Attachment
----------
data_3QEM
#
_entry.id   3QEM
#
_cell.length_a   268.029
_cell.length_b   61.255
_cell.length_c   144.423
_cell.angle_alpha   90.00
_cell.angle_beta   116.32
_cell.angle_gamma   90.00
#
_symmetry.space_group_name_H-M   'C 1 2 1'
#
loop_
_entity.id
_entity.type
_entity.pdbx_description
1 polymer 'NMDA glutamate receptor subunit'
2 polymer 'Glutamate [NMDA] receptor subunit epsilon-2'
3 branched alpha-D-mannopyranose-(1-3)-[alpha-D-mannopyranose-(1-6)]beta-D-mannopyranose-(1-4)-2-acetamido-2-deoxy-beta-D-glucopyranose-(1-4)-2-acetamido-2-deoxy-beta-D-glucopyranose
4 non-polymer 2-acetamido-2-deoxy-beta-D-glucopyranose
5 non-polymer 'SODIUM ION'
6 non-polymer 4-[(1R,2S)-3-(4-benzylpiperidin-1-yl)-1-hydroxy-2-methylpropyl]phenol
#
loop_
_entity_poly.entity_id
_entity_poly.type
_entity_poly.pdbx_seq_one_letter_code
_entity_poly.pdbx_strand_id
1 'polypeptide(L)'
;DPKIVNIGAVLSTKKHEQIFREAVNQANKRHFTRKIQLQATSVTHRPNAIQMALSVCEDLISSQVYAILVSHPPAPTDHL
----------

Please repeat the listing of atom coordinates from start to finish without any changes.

data_3QEM
#
_entry.id   3QEM
#
_cell.length_a   268.029
_cell.length_b   61.255
_cell.length_c   144.423
_cell.angle_alpha   90.00
_cell.angle_beta   116.32
_cell.angle_gamma   90.00
#
_symmetry.space_group_name_H-M   'C 1 2 1'
#
loop_
_entity.id
_entity.type
_entity.pdbx_description
1 polymer 'NMDA glutamate receptor subunit'
2 polymer 'Glutamate [NMDA] receptor subunit epsilon-2'
3 branched alpha-D-mannopyranose-(1-3)-[alpha-D-mannopyranose-(1-6)]beta-D-mannopyranose-(1-4)-2-acetamido-2-deoxy-beta-D-glucopyranose-(1-4)-2-acetamido-2-deoxy-beta-D-glucopyranose
4 non-polymer 2-acetamido-2-deoxy-beta-D-glucopyranose
5 non-polymer 'SODIUM ION'
6 non-polymer 4-[(1R,2S)-3-(4-benzylpiperidin-1-yl)-1-hydroxy-2-methylpropyl]phenol
#
loop_
_entity_poly.entity_id
_entity_poly.type
_entity_poly.pdbx_seq_one_letter_code
_entity_poly.pdbx_strand_id
1 'polypeptide(L)'
;DPKIVNIGAVLSTKKHEQIFREAVNQANKRHFTRKIQLQATSVTHRPNAIQMALSVCEDLISSQVYAILVSHPPAPTDHL